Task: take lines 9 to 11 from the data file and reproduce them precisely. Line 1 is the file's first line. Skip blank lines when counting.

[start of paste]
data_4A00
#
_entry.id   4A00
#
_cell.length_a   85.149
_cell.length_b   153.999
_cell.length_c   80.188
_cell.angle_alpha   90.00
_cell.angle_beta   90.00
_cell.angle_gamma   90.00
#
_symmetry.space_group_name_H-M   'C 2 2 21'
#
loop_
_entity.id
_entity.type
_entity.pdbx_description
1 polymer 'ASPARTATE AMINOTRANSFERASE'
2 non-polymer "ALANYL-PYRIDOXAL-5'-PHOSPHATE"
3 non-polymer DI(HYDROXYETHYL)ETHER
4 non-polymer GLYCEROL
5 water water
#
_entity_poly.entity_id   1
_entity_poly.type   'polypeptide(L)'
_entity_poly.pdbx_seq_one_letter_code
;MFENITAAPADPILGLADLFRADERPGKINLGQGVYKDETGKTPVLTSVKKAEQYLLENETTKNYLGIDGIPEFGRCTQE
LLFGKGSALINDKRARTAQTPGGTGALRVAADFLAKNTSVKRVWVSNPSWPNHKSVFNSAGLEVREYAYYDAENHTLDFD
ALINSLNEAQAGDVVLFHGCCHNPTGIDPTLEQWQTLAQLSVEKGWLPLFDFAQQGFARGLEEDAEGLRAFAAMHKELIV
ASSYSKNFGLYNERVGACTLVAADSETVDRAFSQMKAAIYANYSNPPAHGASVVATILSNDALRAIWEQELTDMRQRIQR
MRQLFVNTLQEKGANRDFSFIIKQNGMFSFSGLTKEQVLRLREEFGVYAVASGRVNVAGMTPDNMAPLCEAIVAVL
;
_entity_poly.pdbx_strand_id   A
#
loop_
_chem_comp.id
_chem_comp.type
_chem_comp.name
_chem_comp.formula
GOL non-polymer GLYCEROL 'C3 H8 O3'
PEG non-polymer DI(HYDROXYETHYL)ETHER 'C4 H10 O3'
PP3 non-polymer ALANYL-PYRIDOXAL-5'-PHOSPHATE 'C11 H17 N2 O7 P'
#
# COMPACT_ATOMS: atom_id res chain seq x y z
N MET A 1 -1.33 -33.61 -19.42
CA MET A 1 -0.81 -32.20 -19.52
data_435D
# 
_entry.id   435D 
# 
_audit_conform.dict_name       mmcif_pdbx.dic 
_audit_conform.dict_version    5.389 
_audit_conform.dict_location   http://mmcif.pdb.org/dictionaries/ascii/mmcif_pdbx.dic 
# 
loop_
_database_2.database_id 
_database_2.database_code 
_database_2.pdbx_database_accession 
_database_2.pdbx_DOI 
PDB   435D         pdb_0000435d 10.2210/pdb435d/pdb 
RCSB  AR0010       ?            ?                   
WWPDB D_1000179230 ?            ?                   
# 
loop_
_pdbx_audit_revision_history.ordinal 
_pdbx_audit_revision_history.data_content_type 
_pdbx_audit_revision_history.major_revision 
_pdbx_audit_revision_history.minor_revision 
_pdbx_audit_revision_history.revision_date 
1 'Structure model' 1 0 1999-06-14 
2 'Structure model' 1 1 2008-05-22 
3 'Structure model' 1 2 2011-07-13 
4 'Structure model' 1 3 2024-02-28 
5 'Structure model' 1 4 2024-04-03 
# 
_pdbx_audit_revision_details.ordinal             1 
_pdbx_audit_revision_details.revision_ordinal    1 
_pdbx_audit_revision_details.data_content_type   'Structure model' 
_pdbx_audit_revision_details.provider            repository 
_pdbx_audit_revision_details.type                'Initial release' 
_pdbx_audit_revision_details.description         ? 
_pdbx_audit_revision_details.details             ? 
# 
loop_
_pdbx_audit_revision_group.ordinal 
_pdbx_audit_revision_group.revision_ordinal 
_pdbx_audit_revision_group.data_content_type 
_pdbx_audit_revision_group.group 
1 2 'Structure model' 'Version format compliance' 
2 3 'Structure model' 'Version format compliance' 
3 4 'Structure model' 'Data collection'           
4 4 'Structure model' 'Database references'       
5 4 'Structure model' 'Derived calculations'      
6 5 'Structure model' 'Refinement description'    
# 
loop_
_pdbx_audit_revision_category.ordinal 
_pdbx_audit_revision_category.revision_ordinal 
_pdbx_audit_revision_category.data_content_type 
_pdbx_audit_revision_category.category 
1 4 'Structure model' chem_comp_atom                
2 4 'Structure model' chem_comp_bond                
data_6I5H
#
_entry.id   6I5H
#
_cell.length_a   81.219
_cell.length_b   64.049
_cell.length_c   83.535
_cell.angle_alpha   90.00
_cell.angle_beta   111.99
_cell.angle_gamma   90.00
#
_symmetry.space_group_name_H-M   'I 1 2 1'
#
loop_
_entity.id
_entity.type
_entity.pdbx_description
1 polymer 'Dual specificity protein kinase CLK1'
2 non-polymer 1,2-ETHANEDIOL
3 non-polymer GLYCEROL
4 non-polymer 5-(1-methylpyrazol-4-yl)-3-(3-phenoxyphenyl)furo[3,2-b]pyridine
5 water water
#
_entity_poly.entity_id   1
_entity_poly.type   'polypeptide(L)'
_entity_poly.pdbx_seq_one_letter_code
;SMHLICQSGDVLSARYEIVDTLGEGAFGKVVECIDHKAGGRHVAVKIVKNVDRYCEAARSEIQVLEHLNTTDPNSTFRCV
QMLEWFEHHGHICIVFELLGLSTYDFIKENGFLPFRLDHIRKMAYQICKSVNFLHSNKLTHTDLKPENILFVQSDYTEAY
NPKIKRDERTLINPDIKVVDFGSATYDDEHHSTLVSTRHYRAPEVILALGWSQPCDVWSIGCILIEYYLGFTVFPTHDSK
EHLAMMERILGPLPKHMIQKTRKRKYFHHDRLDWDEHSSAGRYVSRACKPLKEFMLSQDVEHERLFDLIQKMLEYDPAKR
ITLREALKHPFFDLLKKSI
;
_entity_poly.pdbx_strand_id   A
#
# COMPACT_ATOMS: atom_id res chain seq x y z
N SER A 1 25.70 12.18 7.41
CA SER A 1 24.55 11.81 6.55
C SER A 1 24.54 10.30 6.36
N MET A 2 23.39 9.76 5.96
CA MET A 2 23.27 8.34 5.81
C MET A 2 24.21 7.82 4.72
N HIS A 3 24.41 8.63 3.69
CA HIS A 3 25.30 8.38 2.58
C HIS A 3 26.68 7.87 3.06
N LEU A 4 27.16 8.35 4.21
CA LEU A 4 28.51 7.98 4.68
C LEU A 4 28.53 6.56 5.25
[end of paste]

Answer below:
_cell.angle_beta   90.00
_cell.angle_gamma   90.00
#